The Småland region in the inner south of Sweden is quite flat, with an altitude of 300 to 400 metres. The forested highlands are characterised by very stony and infertile soils and have been little cultivated in the course of Sweden's settlement.

The Bothnian Coastal Plain is also low-lying, apart from a high coastal section, and stretches from Norrland to Svealand. Most of the flat surface of eastern Svealand and northern Götaland was forced below sea level by glaciers. This created a landscape of fragmented bedrock, numerous lakes and fertile clay areas. Today, visitors find mixed forests and farmland here.

The plains of Skåne, which have very fertile soil, are the longest settled areas in Sweden. Even today, a lot of farming is still done here. Apart from this fertile region, which is suitable for agriculture, the soils in Sweden are mostly poor and stony. In addition, almost one fifth of the country is covered by marshland and peat. Especially in the rainy southwest of Sweden and in the cold far north.

The Swedish coast is typically very rocky and there are numerous small, partly forested islands. The islands of Öland and Gotland, made of sandstone and limestone, jut out off the southern coast of the Baltic Sea.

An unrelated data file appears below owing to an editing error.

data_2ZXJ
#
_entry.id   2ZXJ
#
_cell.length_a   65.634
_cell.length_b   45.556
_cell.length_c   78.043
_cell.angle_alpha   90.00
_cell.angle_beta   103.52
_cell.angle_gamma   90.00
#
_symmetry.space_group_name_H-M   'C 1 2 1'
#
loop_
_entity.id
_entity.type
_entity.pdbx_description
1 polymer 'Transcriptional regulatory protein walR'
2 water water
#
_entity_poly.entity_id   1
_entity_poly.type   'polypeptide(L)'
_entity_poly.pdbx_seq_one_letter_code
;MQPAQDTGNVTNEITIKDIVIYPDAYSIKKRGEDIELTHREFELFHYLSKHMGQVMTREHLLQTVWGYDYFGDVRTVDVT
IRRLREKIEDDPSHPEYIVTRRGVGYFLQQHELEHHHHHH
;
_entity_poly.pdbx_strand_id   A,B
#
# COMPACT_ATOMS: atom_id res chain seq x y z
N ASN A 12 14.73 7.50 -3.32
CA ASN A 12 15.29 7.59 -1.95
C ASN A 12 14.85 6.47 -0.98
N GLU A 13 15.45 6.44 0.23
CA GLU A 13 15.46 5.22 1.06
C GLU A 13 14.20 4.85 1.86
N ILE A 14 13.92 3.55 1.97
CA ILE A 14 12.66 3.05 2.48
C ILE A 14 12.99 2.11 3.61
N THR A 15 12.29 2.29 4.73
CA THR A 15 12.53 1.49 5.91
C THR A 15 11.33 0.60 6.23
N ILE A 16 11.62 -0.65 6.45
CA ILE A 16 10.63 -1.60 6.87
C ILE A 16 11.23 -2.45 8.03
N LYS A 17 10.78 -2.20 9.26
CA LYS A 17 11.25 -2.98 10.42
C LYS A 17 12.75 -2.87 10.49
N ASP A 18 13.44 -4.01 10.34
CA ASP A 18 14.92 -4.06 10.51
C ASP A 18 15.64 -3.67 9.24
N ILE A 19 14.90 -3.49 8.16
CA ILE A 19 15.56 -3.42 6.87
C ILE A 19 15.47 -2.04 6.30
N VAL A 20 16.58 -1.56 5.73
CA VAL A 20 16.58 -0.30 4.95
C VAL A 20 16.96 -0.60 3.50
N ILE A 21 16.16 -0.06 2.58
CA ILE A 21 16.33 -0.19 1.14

The longest river in the country is the Klar Göta River. It rises in Norway and flows for about 720 km until it reaches Lake Väner. The course of the river continues from the southern end of the lake southwards to the North Sea. The waterfalls of Trollhättan lie along the southernmost course.

Most of Sweden's rivers have their source in the mountains of Norrland. Characterised by waterfalls and rapids, they flow towards the southeast and into the Gulf of Bothnia or the Baltic Sea.


Travel Tips and Trivia for Sweden

Climate in Sweden

Sweden has a cool and inland dry continental climate. The interaction between Atlantic and continental influences causes periodic climate changes. The winds coming from the North Atlantic Current from the southwest warm up the air and produce a mild but changeable climate. Continental high-pressure areas come from the east, resulting in strongly marked seasons.

Summers are hot and sunny, winters very cold. The mountains in the north and the long stretch of the country from north to south also strongly influence the weather and lead to considerable local differences, especially in winter. In the northern part of the interior, for example, temperatures drop as low as -30 to -40°C in winter. In southern Sweden, on the other hand, snowfall is irregular and temperatures range from -5 to 0°C.